Quiet your mind, benefit your body and develop a sense of inner peace. Regular Meditation can help in many ways.
Meditation is a tool that can be practiced anywhere (except while driving and operating heavy machinery), requires no monetary investment, and has noted mental and physical health benefits. It’s not exclusive to monks on mountaintops or other spiritual gurus, either. Meditation is accessible, free, and an extremely beneficial way to manage stress, learn to cope and get to know yourself as a person better.
Here are five benefits of cultivating a regular meditation practice:
Greater stress reduction.
Cortisol, the stress hormone responsible for the fight or flight response in the body, releases cytokines which are inflammatory in nature. When the body is in a heightened state of duress, it is subjective to disease and other conditions such as restlessness. Meditation helps reduce inflammation caused by cortisol.
Strengthening your cognitive functioning.
Studies have concluded that meditation helps prevent memory loss as you age. It has been known to help people with dementia remember things about their lives better. Chanting or saying a mantra such as “Om” while meditating increases your ability to stay sharp.
Helps you cultivate kindness.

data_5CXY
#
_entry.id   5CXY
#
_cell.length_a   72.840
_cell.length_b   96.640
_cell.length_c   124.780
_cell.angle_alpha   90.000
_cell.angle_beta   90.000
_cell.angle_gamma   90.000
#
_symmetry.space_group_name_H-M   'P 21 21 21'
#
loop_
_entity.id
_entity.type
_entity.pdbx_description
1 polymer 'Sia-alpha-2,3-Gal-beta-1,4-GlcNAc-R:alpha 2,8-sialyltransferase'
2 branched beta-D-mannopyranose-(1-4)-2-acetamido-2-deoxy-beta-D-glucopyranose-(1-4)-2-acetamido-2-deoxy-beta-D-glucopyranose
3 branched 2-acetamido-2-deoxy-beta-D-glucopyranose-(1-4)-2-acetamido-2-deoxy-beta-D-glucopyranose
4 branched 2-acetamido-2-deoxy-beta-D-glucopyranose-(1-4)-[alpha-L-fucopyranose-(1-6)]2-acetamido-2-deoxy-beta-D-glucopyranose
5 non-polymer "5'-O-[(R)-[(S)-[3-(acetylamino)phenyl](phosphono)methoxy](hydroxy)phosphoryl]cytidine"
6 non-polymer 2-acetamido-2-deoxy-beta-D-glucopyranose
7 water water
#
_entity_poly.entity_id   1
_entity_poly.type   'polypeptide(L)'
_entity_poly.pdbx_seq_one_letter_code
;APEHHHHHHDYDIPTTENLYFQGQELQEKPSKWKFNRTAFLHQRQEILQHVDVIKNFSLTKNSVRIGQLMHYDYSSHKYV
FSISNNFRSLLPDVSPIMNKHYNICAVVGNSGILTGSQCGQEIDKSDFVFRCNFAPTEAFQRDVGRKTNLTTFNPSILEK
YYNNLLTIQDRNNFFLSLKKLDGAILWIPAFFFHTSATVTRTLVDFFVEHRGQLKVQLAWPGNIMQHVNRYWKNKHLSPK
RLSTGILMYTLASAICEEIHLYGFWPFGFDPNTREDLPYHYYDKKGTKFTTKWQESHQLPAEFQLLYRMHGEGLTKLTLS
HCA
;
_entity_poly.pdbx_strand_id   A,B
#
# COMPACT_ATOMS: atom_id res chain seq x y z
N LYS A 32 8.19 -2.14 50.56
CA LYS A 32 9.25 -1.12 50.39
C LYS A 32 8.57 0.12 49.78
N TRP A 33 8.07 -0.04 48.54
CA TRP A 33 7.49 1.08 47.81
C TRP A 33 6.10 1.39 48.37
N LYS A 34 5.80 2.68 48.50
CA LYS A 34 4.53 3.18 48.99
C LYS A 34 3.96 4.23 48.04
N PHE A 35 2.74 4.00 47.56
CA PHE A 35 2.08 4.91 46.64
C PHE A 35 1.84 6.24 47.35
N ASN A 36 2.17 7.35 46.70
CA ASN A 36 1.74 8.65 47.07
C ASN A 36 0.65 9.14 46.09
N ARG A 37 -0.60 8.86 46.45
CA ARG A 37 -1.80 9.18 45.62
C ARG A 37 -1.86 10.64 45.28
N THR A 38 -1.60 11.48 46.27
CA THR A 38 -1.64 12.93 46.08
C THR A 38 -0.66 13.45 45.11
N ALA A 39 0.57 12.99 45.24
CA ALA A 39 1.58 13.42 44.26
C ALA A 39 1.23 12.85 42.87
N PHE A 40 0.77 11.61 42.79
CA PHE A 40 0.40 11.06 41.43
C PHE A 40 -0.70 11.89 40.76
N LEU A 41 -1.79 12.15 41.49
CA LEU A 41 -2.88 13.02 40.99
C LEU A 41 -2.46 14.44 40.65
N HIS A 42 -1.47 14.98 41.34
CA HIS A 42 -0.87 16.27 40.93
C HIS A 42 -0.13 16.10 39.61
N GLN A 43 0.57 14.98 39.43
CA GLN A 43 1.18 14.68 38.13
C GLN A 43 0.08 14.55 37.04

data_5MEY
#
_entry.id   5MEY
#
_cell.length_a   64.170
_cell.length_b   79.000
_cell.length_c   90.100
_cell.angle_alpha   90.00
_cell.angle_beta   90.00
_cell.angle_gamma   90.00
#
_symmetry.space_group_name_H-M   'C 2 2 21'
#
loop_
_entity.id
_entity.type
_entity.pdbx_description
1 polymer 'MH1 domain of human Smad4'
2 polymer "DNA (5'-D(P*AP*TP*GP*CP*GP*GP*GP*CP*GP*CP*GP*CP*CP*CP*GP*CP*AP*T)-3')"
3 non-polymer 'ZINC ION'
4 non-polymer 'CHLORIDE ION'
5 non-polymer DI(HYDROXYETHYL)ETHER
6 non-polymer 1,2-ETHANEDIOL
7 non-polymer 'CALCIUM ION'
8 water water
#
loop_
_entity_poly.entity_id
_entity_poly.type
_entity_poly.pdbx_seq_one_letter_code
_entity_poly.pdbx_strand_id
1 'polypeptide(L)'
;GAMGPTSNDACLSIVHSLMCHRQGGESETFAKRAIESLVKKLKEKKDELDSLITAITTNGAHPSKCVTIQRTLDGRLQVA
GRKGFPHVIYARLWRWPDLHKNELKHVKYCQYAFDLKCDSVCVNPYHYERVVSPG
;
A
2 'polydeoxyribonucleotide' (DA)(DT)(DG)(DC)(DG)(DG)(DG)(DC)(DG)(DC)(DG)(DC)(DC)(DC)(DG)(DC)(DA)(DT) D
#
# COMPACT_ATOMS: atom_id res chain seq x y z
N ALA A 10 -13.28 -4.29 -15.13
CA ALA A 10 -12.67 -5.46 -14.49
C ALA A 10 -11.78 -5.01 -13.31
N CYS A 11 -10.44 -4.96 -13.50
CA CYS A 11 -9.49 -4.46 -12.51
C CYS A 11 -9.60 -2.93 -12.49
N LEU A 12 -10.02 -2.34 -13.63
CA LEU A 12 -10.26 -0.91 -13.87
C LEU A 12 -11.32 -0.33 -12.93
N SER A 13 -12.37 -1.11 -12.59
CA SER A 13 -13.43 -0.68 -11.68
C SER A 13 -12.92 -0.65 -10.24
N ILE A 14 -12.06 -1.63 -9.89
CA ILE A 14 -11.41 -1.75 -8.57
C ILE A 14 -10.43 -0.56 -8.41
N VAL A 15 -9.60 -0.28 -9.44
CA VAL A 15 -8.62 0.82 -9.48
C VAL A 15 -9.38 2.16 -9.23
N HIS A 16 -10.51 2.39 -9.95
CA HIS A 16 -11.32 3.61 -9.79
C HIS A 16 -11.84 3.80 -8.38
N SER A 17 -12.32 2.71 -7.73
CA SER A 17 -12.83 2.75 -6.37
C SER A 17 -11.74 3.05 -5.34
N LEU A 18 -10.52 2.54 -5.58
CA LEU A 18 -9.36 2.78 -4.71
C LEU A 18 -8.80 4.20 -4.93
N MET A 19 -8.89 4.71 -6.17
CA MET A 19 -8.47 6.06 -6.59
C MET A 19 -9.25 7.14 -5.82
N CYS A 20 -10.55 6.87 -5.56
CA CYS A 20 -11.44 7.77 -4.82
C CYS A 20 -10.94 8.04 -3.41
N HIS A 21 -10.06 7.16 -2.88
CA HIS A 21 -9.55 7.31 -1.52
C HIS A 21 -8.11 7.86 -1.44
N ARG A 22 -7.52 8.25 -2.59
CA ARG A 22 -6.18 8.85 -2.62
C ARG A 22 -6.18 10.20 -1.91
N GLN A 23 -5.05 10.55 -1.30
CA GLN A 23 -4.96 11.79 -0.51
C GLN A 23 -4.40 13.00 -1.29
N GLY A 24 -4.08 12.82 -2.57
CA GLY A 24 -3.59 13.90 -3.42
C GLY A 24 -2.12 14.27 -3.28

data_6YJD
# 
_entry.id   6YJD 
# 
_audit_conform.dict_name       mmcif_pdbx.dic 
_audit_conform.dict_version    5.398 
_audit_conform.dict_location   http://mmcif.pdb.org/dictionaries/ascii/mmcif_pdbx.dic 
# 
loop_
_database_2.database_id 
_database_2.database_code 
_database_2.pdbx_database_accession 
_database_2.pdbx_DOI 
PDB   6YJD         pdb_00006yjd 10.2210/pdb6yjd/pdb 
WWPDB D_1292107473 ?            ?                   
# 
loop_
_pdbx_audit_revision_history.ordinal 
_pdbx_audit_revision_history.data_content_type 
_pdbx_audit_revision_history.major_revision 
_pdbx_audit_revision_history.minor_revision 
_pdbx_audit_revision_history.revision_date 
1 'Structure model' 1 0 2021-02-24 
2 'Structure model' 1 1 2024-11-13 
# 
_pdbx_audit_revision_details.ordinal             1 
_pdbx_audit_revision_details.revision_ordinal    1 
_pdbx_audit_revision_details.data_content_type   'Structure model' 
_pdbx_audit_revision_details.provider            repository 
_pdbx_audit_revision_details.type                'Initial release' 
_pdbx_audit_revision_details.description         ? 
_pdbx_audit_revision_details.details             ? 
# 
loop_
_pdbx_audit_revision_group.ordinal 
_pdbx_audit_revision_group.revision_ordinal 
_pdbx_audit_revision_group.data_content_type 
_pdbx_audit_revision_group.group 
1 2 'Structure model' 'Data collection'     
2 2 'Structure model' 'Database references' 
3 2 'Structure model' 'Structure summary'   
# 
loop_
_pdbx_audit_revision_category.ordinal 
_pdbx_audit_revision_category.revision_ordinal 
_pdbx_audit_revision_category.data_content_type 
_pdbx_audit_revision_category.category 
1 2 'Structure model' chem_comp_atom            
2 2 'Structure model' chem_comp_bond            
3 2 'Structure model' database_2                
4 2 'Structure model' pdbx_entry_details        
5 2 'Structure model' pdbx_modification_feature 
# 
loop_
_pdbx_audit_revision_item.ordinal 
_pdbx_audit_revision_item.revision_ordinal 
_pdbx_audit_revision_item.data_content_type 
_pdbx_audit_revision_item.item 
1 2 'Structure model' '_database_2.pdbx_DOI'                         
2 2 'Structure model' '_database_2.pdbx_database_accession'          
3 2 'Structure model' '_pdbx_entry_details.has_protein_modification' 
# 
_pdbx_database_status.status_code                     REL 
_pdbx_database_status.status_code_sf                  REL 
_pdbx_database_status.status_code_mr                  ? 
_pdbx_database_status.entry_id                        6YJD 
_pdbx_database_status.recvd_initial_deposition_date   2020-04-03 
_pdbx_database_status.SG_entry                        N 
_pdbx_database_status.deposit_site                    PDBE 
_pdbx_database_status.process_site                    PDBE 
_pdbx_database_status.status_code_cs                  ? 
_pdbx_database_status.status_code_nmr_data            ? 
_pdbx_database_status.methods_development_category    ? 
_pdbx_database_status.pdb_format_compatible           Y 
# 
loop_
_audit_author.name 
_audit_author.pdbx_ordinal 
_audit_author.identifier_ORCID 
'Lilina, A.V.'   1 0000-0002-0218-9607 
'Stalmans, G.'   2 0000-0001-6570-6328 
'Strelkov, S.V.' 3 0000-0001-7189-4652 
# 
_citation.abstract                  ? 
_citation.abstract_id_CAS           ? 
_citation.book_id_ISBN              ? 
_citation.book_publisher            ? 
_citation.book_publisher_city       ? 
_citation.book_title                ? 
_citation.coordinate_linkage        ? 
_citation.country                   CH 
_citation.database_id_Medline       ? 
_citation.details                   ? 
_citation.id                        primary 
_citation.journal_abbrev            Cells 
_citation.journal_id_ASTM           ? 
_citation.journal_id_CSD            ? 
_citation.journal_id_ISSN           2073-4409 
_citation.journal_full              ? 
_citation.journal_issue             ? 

You’re able to see things through a lens of love. You have a better understanding of people and their behaviors. You’re less reactionary because of the calm you’ve invited into your life through a regular meditation practice.
Promotes a better night’s rest.
The body relaxes easier after meditation. Putting on a Lavender Aromatherapy Inhalation Patch before bedtime ensures that you’ll get a good night’s sleep and fall back asleep if you do wake up during the night.
Gives you better control over pain.
No matter what ails you, meditation gives you an outlet for your pain. The brain centers that control pain are activated during your daily practice. Studies have even shown that people in the end stages of their lives reported less pain because of meditation.
So, what are you waiting for? Sit comfortably in a chair or on the floor, close your eyes, breathe deeply, and focus your thoughts on your breath. If you feel resistance the first time you try meditating, know that you’re not alone. Unfamiliar practices confuse the brain and make it go into survival mode. Your brain may come up with a hundred reasons why you can’t meditate, but like any other muscle in your body, you’ve got to keep working it until your new self-care habit of meditation sticks.